Are Investors Getting Tired Of Bill Miller's Permabullishness?

Is Bill Miller headed for retirement? Today's action in Legg Mason stock, which was down 10%, the most since May 2009, sure indicates investors may have had enough of the permabullish, pro-cyclical portfolio manager. The reason for the dramatic drop in stock price: accelerating outflows. From the press release filed earlier:

  • Total outflows were approximately $33 billion for the quarter ended December 31. Fixed income, equity and liquidity outflows were $24 billion, $4 billion and $5 billion, respectively.
  • At December 31, 2009, fixed income represented 54% of total AUM, equity 25% and liquidity 21%.
  • AUM for U.S. domiciled clients was 65% of total AUM and, for non-US clients, 35%. By business division, 69% of AUM was in the Americas Division and 31% of AUM was in the International Division.
  • Average AUM during the quarter was $693.3 billion as compared to $684.0 billion in the second quarter of fiscal 2010 and $745.1 billion in the third quarter of fiscal 2009.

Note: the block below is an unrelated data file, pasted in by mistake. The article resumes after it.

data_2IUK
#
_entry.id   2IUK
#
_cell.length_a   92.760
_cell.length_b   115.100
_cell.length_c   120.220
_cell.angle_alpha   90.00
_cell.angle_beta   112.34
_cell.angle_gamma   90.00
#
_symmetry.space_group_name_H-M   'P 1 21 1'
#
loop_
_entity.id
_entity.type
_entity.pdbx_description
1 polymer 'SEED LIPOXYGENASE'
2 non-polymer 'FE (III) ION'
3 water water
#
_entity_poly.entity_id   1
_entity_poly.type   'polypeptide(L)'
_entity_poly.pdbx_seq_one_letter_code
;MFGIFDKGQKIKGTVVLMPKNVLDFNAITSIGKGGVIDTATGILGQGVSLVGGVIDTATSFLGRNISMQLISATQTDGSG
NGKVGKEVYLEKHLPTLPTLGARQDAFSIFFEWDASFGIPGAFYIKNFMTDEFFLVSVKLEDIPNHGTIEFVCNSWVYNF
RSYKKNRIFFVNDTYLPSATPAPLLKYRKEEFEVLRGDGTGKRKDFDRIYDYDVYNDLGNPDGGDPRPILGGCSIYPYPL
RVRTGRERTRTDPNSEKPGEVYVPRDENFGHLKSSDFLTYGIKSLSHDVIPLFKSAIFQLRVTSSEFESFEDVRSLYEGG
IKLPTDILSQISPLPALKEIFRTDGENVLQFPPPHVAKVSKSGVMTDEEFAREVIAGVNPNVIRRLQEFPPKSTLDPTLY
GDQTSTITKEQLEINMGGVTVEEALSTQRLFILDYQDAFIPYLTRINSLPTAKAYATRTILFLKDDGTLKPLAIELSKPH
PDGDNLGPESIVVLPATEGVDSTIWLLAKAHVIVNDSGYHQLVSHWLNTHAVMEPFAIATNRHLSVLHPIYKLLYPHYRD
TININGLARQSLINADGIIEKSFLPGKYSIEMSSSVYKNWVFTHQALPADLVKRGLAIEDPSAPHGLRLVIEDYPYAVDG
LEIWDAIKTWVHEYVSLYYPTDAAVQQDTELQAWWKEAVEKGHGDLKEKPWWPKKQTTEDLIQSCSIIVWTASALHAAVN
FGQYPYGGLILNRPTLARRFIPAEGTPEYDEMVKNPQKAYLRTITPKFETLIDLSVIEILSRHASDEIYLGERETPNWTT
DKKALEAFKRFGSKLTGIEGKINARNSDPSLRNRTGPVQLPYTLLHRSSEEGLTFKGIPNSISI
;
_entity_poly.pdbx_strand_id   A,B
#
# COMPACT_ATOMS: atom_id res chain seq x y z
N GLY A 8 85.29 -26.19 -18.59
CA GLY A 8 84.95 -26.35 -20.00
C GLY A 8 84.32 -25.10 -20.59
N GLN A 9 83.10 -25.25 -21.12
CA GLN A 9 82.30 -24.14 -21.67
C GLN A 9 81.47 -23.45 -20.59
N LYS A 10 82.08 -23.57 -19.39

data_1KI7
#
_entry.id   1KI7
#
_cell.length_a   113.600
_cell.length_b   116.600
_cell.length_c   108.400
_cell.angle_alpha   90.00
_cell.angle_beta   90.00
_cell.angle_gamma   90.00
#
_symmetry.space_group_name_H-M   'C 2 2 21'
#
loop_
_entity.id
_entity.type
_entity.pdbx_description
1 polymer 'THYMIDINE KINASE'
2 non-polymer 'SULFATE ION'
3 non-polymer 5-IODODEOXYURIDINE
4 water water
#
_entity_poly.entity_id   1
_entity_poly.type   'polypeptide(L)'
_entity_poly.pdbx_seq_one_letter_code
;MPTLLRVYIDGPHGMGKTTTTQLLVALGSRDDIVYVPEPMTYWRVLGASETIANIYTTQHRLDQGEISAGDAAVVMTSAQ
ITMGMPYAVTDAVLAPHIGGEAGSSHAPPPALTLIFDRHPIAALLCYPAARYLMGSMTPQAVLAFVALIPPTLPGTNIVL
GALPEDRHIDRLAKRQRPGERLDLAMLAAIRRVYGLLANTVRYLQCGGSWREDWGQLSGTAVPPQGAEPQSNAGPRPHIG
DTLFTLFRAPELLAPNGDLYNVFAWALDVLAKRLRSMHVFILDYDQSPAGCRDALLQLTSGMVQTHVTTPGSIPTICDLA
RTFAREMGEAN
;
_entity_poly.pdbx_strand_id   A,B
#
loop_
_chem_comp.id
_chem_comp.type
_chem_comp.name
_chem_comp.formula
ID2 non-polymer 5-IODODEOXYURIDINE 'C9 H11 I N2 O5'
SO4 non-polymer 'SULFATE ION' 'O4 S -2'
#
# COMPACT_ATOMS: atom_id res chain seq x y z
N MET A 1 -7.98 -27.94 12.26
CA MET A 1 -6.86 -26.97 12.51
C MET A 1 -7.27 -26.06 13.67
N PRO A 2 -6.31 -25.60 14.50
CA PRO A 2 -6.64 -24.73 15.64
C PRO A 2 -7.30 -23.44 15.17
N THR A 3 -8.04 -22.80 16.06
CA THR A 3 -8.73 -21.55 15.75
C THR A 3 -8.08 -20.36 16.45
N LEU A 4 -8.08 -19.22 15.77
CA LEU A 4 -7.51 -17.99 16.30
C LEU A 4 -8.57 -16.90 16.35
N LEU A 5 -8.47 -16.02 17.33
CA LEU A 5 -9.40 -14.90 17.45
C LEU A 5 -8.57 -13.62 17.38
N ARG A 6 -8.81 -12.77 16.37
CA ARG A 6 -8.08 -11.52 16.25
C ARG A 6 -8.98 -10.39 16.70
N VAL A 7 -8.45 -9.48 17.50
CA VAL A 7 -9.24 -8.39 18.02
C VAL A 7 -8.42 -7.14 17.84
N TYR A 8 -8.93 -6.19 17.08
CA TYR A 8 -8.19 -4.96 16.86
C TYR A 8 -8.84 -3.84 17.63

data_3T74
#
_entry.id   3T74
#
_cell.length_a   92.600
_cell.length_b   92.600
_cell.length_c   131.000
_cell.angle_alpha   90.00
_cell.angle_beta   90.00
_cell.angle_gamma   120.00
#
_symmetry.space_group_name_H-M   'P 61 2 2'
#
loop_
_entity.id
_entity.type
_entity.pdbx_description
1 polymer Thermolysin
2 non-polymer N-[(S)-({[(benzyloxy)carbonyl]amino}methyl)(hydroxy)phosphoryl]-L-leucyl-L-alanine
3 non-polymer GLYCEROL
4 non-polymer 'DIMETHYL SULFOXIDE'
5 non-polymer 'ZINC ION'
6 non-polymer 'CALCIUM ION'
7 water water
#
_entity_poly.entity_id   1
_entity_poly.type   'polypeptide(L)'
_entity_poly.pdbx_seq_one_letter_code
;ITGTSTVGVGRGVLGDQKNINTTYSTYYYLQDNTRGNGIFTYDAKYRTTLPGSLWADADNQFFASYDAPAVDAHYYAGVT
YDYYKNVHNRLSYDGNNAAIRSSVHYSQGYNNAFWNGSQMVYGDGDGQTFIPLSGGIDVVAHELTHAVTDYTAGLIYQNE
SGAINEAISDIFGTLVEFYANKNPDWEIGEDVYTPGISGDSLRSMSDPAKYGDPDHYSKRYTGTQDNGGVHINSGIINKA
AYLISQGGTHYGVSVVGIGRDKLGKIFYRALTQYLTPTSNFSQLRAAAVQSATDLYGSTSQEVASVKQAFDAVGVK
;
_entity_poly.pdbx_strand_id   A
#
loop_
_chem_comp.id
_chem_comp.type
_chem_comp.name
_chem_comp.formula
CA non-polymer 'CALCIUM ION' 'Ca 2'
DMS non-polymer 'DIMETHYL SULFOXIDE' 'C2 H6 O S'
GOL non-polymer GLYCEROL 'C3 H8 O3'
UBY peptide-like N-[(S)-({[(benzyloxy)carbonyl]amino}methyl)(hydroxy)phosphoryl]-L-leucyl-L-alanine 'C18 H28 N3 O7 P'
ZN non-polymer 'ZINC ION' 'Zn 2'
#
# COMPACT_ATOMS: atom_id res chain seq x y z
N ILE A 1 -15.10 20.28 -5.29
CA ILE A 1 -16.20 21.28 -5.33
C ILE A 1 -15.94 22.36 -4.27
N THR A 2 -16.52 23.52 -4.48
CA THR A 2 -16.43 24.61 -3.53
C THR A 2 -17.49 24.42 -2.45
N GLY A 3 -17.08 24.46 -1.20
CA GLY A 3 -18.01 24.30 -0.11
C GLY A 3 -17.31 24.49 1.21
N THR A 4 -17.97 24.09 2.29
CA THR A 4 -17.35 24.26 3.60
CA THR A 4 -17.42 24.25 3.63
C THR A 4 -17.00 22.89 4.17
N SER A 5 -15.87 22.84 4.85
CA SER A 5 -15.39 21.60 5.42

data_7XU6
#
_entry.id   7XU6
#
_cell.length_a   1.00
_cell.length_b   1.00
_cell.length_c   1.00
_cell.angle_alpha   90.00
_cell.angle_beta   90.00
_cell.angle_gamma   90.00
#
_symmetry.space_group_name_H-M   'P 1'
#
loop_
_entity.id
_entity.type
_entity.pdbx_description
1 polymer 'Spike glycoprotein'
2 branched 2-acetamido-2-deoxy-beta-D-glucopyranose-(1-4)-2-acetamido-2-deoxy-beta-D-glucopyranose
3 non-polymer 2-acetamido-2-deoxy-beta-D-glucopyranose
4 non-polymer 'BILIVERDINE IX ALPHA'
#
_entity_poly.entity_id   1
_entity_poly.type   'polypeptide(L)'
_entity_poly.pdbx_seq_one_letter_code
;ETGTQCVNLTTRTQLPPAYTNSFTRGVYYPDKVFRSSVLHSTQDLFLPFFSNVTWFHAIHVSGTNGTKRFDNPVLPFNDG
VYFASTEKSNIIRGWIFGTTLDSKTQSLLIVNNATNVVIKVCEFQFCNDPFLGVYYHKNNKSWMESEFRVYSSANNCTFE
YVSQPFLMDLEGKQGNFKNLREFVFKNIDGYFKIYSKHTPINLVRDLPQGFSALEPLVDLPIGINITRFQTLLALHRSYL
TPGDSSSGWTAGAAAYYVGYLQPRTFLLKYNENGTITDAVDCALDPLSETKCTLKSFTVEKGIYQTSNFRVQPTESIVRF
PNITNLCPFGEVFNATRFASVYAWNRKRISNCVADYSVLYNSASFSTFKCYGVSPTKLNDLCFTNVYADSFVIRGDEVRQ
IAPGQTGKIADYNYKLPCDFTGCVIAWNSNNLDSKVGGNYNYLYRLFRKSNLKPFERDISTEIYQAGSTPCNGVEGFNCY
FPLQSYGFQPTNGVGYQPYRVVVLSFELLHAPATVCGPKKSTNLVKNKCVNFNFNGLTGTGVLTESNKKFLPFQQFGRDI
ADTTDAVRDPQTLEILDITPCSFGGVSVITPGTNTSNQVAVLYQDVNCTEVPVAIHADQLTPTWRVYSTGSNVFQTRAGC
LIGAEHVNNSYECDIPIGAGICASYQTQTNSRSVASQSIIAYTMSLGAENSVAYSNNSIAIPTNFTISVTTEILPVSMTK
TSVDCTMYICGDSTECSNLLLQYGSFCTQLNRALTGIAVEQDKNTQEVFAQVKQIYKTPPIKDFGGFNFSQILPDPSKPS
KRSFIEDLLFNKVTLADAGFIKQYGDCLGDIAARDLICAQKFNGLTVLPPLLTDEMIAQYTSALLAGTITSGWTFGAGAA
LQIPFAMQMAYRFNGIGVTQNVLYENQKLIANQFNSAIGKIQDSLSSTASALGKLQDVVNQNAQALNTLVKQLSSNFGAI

The bad news cherry came from the conference call, during which CEO Mark Fetting disclosed that "one client pulled $5 billion from an enhanced-cash fund."

And, of course, where this is pain to be had, one can usually find Nelson Peltz having recently gotten involved: the "activist" investor " last year raised his stake in the firm to become the largest shareholder with about 6 percent and was named a director in October." We fully expect LM's fate to follow that other Peltz "turnaround special"  Chemtura... which was a total loss to Trian.

Yet there was no definitive explanation for the acceleration in outflows:

“We’ve got work to do on the outflows,” Fetting said today in an interview. “We are cognizant of the fact that it takes some time for flows to follow performance and we are working hard in conjunction with our distribution teams to position ourselves to capture assets,” he said.

And the same traditional permabullish approach to negative events:

“In the next couple of quarters, there’s a very good chance of swinging into inflows,” Fetting said.

There is also a very good chance the economy implodes. But keep hoping Mr. Fetting; we are certain that Bill Miller's Apple, Amazon, Google trifecta, which gets the Cramer treatment everyday, will keep finding incremental buyers from here to infinity, as soon to be broke prop traders decide to look at the help wanteds on their Kindles.